A Trip to My Favorite City: San Fransisco
Guess who’s headed to San Francisco tomorrow…. me!!! I can’t wait. Jonathan and I are taking the dogs and headed up early in the morning. I love San Diego but I’m looking forward to getting away from here for a few days. Jonathan has family up there and my cousin lives there and I have tons of friends, so it’s always a good trip. Plus… I believe San Francisco has some of the best food. Ugh… can’t wait. I might break my no coffee commitment to enjoy just one cup of joe from Four Barrel coffee… love love love that place! But for sure sticking to the no-meat thing. It’s been going so well. I have something fun for you vegetarians out there that are looking to slim down a bit. After speaking with my super-fantastic-nutritionist friend Heather over at Conscious Nutrition, I’m going to try a 5 day lean out program… just for fun to see how it works. If all goes well, I’ll share we you all. Unfortunately it does include egg whites so for those you that don’t eat eggs… sorry. 🙁 Anyhow… we’ll see how it goes.
OK… it’s back to work for me but I’m going to leave you with some fun facts about my favorite city acquired from About.com… I hoping to be posting while in SF… can’t make any promises though… just know that I’ll be thinking about all you all!!! Much much much love!!!
– A city built on 43 hills will surely have steep, curving streets. Vermont Avenue between 22nd and 23rd is “crookedest,” and Filbert between Hyde and Leavenworth is steepest at 31.5 degrees, but my favorite is Lombard Street’s sexy curves.
– San Francisco outlawed burials in 1901, and the Presidio and Mission have the city’s only remaining cemeteries. The dead are in neighboring Colma, making it the world’s only incorporated city where the dead outnumber the living. Permanent residents of its 16 cemeteries include Wyatt Earp and Joe DiMaggio.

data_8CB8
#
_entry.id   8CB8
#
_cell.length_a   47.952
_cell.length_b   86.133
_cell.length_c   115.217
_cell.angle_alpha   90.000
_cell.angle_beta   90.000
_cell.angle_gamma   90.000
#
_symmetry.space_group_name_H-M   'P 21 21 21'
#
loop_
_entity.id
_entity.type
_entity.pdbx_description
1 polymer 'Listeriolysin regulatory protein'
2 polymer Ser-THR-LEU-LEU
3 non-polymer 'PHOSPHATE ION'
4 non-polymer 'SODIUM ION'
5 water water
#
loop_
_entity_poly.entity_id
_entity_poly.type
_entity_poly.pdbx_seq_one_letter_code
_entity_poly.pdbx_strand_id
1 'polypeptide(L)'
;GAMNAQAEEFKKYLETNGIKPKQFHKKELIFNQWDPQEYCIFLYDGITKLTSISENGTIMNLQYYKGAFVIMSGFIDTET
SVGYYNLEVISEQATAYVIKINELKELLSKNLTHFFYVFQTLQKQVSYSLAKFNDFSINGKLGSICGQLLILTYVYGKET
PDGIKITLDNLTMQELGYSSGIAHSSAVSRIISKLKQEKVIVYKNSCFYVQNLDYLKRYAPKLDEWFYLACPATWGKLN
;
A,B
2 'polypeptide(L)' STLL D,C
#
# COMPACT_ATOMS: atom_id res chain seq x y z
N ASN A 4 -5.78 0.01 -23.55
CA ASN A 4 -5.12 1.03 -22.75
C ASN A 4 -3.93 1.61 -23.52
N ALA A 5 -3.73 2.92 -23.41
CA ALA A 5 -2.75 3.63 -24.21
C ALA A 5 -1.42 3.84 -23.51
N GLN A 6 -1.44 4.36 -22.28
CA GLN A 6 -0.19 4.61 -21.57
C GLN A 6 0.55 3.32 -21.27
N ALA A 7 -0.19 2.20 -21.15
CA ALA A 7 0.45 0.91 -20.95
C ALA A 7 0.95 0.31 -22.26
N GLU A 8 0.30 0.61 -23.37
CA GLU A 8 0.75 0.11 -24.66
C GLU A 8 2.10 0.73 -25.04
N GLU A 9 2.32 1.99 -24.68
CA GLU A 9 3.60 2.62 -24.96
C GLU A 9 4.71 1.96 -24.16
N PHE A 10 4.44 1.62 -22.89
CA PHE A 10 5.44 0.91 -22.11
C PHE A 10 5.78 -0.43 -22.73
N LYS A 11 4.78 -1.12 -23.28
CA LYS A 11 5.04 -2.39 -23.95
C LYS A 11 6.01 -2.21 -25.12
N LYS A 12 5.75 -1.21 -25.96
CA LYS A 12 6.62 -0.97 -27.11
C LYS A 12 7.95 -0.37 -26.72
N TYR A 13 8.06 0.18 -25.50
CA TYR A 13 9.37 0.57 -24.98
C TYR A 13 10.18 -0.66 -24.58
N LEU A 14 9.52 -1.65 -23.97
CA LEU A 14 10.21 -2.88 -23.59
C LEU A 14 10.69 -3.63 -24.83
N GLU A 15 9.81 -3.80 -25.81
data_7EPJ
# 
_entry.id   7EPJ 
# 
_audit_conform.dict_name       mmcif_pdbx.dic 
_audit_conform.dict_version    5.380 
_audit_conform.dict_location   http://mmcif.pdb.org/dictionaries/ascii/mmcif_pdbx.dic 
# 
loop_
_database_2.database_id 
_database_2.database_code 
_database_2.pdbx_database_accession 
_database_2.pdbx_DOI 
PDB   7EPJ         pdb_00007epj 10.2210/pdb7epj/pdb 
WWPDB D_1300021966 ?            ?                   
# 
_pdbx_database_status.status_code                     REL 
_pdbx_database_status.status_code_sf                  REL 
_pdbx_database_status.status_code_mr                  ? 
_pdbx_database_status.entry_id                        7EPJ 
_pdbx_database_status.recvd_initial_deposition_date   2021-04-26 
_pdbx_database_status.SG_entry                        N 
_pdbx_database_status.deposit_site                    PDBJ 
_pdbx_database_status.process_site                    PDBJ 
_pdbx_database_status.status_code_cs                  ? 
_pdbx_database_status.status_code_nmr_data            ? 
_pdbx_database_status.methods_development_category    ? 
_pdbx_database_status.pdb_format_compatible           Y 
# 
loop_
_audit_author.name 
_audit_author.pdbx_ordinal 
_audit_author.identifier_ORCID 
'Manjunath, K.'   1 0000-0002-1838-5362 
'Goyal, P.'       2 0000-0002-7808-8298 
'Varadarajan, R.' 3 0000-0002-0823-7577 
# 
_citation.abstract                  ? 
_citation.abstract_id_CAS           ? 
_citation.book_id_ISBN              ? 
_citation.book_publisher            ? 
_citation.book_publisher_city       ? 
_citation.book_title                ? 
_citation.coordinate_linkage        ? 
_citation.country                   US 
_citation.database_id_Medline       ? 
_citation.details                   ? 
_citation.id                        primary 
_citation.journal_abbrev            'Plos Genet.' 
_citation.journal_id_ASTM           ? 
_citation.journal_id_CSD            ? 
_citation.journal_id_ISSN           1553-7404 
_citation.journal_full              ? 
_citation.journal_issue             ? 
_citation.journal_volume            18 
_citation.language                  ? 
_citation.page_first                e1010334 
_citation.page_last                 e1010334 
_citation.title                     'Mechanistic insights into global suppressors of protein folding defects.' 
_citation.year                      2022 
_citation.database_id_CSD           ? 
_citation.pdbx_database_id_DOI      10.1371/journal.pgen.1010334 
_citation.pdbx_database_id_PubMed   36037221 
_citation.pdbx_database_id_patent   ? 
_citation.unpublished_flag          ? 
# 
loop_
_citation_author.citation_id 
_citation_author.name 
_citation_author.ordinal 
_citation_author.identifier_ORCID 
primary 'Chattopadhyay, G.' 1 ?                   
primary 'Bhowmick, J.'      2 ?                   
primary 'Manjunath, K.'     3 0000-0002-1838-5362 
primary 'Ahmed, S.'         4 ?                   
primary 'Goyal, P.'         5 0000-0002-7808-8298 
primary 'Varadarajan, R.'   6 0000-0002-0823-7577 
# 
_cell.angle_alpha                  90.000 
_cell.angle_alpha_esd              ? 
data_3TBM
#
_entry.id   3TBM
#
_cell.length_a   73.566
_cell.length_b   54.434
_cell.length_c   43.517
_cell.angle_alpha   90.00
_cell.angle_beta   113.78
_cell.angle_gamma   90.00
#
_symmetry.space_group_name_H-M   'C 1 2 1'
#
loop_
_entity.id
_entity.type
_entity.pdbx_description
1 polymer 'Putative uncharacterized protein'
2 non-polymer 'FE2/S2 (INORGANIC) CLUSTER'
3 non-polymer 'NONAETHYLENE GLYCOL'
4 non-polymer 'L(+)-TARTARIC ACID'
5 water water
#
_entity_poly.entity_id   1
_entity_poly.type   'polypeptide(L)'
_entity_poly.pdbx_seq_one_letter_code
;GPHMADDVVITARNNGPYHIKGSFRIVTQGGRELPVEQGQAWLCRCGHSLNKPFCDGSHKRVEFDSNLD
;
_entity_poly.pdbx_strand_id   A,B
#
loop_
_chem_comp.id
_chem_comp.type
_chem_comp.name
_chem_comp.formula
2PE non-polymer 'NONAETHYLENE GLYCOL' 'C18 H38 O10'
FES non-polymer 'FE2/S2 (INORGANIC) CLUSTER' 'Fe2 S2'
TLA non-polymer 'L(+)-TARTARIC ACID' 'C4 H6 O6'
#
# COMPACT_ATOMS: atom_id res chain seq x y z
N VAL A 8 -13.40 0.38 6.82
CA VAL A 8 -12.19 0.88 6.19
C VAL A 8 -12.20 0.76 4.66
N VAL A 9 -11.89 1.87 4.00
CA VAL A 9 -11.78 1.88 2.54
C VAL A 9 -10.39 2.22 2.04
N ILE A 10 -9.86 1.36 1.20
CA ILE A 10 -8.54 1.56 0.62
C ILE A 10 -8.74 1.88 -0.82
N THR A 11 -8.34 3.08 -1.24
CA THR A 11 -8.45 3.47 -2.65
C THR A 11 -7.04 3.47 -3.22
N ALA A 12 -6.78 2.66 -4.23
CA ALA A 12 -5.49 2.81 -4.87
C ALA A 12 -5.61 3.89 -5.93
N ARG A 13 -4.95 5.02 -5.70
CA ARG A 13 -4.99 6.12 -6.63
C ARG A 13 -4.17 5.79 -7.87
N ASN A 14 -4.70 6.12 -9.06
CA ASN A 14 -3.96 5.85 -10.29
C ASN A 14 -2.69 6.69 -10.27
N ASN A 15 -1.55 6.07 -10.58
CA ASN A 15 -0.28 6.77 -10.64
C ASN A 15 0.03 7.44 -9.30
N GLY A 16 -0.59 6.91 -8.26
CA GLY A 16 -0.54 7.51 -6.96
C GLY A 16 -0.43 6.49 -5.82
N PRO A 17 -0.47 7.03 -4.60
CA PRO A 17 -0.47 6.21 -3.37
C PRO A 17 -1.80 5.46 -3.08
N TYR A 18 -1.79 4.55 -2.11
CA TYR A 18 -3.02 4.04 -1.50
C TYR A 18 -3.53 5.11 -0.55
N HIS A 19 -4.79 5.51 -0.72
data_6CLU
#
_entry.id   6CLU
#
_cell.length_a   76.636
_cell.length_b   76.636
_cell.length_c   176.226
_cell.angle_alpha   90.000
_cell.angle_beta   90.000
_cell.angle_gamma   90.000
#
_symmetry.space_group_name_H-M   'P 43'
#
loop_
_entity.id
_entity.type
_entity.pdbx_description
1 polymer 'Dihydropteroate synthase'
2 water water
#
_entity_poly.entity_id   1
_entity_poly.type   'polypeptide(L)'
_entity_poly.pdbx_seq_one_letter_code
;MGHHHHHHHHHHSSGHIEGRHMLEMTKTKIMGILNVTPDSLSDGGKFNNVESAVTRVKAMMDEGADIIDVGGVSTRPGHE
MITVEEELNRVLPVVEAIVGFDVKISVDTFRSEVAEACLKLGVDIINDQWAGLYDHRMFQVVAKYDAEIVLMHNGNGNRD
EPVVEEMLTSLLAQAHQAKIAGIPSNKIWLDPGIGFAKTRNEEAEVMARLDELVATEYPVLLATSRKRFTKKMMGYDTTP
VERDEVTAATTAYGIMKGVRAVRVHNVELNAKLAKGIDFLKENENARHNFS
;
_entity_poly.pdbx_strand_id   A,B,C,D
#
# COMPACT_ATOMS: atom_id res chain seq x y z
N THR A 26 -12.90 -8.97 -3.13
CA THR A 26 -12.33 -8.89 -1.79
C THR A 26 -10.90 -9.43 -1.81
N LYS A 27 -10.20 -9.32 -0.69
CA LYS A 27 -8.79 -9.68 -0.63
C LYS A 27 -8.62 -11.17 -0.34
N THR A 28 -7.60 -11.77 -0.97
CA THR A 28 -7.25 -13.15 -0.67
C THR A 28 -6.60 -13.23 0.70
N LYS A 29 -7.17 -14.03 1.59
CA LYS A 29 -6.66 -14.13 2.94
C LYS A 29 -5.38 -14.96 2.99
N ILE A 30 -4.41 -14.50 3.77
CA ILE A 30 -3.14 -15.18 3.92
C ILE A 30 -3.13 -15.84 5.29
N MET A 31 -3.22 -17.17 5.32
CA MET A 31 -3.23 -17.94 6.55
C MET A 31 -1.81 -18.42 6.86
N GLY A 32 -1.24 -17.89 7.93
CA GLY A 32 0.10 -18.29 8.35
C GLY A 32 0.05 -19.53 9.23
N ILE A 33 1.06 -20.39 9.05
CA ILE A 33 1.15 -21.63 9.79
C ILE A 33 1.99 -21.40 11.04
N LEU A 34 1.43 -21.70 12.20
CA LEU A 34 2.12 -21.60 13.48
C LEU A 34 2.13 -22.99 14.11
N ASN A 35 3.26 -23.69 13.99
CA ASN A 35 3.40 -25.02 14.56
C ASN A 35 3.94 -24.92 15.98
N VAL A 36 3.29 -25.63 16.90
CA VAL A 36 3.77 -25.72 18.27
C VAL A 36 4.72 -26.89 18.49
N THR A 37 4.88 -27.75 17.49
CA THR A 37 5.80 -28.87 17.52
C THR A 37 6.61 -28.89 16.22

– San Francisco cable cars are the only moving National Historic Landmark, and 9.7 million people take a nine mile per hour ride on them each year. At the Cable Car Barn Museum, 500-horsepower electric motors turn the endless cable loops.
– San Francisco has 215 historic landmark buildings, ten historical districts and 14,000 Victorian homes. From Alamo Square, the city skyline is a modern contrast to Victorian “postcard row.”
– John C. Fremont named the San Francisco Bay’s entrance “Chrysopylae” (Golden Gate) because it resembled Istanbul’s Golden Horn. The Golden Gate Bridge, with 23 miles of ladders and 300,000 rivets in each tower, was the world’s longest span when it opened in 1937. Seventeen iron workers and 38 painters constantly fight rust and renew the international orange paint on its 1.7-mile span.
– The country’s first Chinese immigrants came to San Francisco in 1848. In an act typical of San Francisco’s mixing of cultures, the Japanese Hagiwara family invented “Chinese” fortune cookies at Golden Gate Park’s Tea Garden, and at Chinatown’s Ross Alley fortune cookie factory, a Rube Goldberg-like contraption turns them out by the dozens.